Journal of Computational Finance

Risk.net

Skewed target range strategy for multiperiod portfolio optimization using a two-stage least squares Monte Carlo method

Rongju Zhang, Nicolas Langrené, Yu Tian, Zili Zhu, Fima Klebaner and Kais Hamza

  • A novel investment strategy that maximizes the expected portfolio value bounded within a target range.
  • This strategy achieves a similar efficient frontier, a better downside-return trade-off, compared to the CRRA utility.
  • A two-stage regression method that improves the least squares Monte Carlo algorithm.

In this paper, we propose a novel investment strategy for portfolio optimization problems. The proposed strategy maximizes the expected portfolio value bounded within a targeted range, composed of a conservative lower target representing a need for capital protection and a desired upper target representing an investment goal. This strategy favorably shapes the entire probability distribution of returns, as it simultaneously seeks a desired expected return, cuts off downside risk and implicitly caps volatility and higher moments. To illustrate the effectiveness of this investment strategy, we study a multiperiod portfolio optimization problem with transaction costs and develop a two-stage regression approach that improves the classical least squares Monte Carlo (LSMC) algorithm when dealing with difficult payoffs, such as highly concave, abruptly changing or discontinuous functions. Our numerical results show substantial improvements over the classical LSMC algorithm for both the constant relative risk-aversion (CRRA) utility approach and the proposed skewed target range strategy (STRS). Our numerical results illustrate the ability of the STRS to contain the portfolio value within the targeted range. When compared with the CRRA utility approach, the STRS achieves a similar mean–variance efficient frontier while delivering a better downside risk–return trade-off.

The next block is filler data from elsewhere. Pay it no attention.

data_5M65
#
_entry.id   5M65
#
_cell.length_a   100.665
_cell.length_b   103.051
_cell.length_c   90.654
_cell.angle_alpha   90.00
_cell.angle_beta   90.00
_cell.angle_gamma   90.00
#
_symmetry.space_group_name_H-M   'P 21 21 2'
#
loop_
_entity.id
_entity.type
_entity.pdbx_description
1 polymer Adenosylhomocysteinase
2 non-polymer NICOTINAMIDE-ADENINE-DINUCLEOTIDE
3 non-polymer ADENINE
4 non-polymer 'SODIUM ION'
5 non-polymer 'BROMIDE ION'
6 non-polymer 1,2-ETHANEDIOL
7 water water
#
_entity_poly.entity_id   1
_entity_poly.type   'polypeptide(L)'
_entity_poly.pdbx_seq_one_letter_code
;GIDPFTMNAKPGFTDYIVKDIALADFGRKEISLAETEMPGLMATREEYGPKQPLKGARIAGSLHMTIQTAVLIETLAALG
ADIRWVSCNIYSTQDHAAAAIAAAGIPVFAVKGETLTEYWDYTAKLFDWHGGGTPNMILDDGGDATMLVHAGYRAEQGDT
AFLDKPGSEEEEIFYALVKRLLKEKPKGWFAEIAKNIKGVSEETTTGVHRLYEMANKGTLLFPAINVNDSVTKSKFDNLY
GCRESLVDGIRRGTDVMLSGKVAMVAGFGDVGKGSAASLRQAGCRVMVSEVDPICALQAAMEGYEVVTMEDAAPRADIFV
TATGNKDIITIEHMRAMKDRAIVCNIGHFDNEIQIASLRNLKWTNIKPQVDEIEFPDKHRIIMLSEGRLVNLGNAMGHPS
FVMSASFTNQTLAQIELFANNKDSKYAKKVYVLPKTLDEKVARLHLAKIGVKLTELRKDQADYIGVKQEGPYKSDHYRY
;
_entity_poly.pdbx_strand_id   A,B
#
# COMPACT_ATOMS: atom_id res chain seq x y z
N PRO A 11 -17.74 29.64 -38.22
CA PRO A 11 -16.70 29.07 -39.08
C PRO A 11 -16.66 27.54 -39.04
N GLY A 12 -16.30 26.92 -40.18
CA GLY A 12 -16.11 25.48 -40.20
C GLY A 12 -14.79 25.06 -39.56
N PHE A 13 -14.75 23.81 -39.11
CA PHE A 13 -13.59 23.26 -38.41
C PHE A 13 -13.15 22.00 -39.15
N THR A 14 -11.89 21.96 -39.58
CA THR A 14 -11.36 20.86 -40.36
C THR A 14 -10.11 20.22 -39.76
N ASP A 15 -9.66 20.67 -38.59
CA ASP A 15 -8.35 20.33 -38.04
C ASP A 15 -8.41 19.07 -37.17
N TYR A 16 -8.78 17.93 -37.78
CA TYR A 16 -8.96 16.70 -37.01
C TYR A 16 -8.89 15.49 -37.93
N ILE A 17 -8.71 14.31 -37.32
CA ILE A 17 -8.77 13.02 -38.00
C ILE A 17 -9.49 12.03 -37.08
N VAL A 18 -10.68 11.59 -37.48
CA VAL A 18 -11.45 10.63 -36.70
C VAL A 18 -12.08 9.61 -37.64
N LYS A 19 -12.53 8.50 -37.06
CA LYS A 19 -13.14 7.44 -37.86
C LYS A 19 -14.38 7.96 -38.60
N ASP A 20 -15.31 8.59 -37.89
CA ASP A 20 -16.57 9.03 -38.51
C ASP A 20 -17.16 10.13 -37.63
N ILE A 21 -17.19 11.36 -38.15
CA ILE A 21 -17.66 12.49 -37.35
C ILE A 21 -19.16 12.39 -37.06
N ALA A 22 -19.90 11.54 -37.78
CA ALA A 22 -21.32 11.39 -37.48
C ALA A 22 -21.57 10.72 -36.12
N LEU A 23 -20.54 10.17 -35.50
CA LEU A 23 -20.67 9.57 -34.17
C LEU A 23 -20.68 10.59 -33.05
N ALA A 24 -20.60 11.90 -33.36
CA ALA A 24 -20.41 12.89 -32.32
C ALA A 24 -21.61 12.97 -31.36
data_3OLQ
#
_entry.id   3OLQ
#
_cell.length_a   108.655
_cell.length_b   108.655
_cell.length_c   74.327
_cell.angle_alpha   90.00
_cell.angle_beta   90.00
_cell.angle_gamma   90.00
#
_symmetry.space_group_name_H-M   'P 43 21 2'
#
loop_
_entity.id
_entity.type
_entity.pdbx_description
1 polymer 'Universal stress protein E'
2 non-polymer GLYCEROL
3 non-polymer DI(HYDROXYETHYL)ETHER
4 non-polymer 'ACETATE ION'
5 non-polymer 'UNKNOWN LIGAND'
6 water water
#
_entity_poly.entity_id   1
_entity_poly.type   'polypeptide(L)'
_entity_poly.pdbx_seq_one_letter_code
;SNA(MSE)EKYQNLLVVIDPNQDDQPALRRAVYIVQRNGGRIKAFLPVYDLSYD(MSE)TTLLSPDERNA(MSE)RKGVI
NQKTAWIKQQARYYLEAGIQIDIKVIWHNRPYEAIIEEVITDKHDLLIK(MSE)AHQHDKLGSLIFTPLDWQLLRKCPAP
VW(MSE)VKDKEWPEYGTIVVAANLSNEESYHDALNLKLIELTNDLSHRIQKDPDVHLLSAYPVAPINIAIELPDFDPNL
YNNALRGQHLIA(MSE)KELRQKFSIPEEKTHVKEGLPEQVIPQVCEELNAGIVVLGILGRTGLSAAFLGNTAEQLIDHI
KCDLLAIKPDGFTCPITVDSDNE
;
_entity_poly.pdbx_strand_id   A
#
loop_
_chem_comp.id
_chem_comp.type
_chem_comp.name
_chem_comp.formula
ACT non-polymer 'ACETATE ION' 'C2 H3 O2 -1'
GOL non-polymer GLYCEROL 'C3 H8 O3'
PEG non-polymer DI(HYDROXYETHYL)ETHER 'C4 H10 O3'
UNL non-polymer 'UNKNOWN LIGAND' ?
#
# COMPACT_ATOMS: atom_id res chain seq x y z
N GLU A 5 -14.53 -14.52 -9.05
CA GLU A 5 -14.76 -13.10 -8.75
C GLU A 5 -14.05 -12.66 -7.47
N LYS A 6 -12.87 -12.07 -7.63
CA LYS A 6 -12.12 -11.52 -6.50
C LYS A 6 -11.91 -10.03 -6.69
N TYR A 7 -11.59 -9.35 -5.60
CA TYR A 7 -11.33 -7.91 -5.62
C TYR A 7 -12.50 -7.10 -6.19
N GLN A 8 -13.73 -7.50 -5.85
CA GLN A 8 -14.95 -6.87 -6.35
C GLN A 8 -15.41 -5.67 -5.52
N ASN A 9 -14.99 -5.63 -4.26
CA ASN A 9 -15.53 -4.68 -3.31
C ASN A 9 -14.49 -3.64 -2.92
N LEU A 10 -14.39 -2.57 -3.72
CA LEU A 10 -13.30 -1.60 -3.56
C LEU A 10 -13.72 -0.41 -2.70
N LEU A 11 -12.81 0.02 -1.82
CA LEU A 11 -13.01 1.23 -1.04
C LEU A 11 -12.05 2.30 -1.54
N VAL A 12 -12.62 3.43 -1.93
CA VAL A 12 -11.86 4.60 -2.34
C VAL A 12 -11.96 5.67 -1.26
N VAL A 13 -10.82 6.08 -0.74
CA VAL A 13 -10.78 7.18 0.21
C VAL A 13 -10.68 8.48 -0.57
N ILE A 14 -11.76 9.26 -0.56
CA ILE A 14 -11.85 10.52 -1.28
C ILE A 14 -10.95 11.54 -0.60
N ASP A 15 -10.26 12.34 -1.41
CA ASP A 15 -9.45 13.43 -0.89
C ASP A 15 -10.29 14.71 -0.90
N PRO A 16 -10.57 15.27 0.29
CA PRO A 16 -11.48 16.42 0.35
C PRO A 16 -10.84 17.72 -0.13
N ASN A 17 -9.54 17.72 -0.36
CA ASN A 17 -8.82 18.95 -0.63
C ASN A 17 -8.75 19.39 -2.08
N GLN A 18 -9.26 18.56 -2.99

To continue reading...

You need to sign in to use this feature. If you don’t have a Risk.net account, please register for a trial.

Sign in
You are currently on corporate access.

To use this feature you will need an individual account. If you have one already please sign in.

Sign in.

Alternatively you can request an individual account here: